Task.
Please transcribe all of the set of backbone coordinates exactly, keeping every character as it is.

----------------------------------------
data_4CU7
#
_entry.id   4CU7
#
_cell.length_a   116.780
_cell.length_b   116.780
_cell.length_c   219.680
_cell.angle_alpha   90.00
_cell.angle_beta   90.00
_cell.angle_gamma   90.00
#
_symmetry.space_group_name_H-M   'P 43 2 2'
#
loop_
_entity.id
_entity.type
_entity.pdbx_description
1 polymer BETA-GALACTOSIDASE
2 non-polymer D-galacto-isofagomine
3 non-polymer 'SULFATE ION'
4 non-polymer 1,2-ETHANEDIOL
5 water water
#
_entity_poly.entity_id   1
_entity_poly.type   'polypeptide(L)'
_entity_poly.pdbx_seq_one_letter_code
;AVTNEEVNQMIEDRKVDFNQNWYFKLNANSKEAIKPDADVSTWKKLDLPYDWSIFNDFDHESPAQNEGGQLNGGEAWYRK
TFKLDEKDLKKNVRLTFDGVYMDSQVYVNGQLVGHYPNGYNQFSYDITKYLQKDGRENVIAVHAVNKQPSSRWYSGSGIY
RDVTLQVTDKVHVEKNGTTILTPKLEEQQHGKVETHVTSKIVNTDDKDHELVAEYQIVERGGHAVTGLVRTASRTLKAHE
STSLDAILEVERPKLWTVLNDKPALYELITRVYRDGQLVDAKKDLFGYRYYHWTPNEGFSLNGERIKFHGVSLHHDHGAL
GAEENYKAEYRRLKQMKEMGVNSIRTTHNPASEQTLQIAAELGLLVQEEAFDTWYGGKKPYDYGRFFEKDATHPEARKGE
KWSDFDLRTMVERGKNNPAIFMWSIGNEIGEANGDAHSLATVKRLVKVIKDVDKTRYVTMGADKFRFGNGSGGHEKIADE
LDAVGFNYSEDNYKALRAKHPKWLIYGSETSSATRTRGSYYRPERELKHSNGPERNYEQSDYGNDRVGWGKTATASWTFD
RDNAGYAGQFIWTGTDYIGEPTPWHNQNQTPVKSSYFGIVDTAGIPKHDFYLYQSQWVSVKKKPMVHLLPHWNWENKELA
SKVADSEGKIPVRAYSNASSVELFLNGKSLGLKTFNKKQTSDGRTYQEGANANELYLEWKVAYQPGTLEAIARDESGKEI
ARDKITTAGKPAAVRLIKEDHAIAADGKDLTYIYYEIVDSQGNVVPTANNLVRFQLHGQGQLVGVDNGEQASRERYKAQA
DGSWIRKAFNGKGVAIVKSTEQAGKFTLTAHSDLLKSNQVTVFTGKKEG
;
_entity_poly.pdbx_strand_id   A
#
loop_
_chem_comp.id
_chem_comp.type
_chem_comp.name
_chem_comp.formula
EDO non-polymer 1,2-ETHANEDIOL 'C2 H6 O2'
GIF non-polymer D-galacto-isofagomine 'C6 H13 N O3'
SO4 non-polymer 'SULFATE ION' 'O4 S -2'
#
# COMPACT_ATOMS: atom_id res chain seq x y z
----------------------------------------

data_4CU7
#
_entry.id   4CU7
#
_cell.length_a   116.780
_cell.length_b   116.780
_cell.length_c   219.680
_cell.angle_alpha   90.00
_cell.angle_beta   90.00
_cell.angle_gamma   90.00
#
_symmetry.space_group_name_H-M   'P 43 2 2'
#
loop_
_entity.id
_entity.type
_entity.pdbx_description
1 polymer BETA-GALACTOSIDASE
2 non-polymer D-galacto-isofagomine
3 non-polymer 'SULFATE ION'
4 non-polymer 1,2-ETHANEDIOL
5 water water
#
_entity_poly.entity_id   1
_entity_poly.type   'polypeptide(L)'
_entity_poly.pdbx_seq_one_letter_code
;AVTNEEVNQMIEDRKVDFNQNWYFKLNANSKEAIKPDADVSTWKKLDLPYDWSIFNDFDHESPAQNEGGQLNGGEAWYRK
TFKLDEKDLKKNVRLTFDGVYMDSQVYVNGQLVGHYPNGYNQFSYDITKYLQKDGRENVIAVHAVNKQPSSRWYSGSGIY
RDVTLQVTDKVHVEKNGTTILTPKLEEQQHGKVETHVTSKIVNTDDKDHELVAEYQIVERGGHAVTGLVRTASRTLKAHE
STSLDAILEVERPKLWTVLNDKPALYELITRVYRDGQLVDAKKDLFGYRYYHWTPNEGFSLNGERIKFHGVSLHHDHGAL
GAEENYKAEYRRLKQMKEMGVNSIRTTHNPASEQTLQIAAELGLLVQEEAFDTWYGGKKPYDYGRFFEKDATHPEARKGE
KWSDFDLRTMVERGKNNPAIFMWSIGNEIGEANGDAHSLATVKRLVKVIKDVDKTRYVTMGADKFRFGNGSGGHEKIADE
LDAVGFNYSEDNYKALRAKHPKWLIYGSETSSATRTRGSYYRPERELKHSNGPERNYEQSDYGNDRVGWGKTATASWTFD
RDNAGYAGQFIWTGTDYIGEPTPWHNQNQTPVKSSYFGIVDTAGIPKHDFYLYQSQWVSVKKKPMVHLLPHWNWENKELA
SKVADSEGKIPVRAYSNASSVELFLNGKSLGLKTFNKKQTSDGRTYQEGANANELYLEWKVAYQPGTLEAIARDESGKEI
ARDKITTAGKPAAVRLIKEDHAIAADGKDLTYIYYEIVDSQGNVVPTANNLVRFQLHGQGQLVGVDNGEQASRERYKAQA
DGSWIRKAFNGKGVAIVKSTEQAGKFTLTAHSDLLKSNQVTVFTGKKEG
;
_entity_poly.pdbx_strand_id   A
#
loop_
_chem_comp.id
_chem_comp.type
_chem_comp.name
_chem_comp.formula
EDO non-polymer 1,2-ETHANEDIOL 'C2 H6 O2'
GIF non-polymer D-galacto-isofagomine 'C6 H13 N O3'
SO4 non-polymer 'SULFATE ION' 'O4 S -2'
#
# COMPACT_ATOMS: atom_id res chain seq x y z